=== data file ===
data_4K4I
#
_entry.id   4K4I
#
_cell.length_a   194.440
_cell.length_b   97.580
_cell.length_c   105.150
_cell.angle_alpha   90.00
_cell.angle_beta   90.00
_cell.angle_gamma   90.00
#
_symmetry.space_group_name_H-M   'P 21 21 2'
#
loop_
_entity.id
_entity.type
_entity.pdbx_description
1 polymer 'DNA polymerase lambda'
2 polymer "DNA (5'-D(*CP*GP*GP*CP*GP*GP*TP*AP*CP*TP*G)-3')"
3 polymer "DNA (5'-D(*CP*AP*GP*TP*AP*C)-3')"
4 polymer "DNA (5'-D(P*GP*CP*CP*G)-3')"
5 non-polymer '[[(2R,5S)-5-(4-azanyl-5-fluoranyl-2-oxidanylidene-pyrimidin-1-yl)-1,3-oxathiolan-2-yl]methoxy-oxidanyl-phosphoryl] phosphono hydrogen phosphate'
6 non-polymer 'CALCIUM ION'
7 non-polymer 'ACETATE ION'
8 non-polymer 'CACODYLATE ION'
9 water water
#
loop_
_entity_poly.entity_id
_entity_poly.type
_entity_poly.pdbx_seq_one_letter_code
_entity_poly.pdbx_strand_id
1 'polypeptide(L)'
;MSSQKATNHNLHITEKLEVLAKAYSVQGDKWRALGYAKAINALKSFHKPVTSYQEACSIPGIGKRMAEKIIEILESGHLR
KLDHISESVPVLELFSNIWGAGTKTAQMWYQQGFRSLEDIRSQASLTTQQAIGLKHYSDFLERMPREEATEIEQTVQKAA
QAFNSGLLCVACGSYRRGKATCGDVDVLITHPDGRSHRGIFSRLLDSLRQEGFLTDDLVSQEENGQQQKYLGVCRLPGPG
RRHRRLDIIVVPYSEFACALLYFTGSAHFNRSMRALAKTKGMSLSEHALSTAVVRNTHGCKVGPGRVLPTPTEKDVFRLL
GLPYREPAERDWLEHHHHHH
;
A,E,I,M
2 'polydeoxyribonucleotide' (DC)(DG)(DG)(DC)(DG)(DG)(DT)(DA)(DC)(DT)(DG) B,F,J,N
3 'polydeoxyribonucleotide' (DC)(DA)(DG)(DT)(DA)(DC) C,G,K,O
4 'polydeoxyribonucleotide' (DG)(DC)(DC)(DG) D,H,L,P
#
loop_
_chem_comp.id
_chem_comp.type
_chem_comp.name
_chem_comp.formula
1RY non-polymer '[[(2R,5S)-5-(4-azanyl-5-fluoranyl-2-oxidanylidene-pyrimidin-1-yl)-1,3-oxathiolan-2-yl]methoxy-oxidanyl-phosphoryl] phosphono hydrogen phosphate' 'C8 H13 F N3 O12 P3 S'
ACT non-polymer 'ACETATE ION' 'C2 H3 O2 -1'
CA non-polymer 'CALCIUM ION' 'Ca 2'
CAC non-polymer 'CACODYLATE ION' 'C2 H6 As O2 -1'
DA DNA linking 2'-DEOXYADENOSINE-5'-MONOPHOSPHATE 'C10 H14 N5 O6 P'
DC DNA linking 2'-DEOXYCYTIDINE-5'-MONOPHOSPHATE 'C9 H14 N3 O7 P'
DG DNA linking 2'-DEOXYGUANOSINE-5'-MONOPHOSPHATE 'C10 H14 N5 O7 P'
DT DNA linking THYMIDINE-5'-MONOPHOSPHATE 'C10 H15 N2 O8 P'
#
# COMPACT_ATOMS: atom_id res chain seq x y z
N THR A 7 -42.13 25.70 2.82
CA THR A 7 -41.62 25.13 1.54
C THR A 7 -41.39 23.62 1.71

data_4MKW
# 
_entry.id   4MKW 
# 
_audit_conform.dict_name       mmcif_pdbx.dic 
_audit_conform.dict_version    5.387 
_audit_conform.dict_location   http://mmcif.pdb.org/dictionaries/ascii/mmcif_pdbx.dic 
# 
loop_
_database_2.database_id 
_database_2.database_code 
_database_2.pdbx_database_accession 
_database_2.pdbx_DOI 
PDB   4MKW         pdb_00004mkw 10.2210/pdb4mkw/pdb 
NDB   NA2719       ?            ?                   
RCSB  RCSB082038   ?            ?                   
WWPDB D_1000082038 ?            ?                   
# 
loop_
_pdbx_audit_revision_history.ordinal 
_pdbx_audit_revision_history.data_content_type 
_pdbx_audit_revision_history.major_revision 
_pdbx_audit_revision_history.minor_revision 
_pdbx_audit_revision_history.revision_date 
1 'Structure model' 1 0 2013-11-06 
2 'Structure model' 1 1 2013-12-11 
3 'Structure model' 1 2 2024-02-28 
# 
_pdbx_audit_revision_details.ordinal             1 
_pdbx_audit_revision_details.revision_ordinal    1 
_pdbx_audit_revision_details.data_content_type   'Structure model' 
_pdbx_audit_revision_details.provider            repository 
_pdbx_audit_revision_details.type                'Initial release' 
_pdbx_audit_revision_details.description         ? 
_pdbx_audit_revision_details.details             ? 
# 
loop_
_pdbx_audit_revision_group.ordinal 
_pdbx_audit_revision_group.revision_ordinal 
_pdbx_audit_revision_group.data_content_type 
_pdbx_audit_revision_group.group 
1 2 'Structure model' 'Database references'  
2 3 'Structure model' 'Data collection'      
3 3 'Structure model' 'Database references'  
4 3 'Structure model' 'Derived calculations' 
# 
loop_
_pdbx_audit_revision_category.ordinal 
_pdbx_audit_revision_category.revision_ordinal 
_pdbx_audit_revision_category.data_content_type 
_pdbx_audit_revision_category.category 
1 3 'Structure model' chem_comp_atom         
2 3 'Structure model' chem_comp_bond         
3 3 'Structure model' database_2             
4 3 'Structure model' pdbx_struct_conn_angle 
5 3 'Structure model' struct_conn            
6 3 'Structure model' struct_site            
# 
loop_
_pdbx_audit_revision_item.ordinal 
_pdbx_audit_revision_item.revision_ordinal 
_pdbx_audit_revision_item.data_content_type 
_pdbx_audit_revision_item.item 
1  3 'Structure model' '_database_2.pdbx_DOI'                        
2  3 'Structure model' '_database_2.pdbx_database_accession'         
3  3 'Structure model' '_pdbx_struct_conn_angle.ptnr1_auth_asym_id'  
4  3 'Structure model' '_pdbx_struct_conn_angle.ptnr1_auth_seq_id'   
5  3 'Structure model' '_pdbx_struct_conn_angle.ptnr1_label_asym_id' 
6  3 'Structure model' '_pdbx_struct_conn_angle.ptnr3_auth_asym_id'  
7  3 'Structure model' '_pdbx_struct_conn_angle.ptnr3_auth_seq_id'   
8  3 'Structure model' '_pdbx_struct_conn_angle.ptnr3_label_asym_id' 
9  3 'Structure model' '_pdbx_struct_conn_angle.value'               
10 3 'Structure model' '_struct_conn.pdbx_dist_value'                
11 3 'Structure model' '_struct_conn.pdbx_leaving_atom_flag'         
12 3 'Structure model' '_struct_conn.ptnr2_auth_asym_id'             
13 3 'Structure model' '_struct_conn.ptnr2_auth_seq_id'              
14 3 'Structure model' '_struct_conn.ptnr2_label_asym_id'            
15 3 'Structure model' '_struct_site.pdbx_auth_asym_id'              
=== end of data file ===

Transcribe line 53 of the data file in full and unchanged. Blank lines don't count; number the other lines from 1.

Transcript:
CAC non-polymer 'CACODYLATE ION' 'C2 H6 As O2 -1'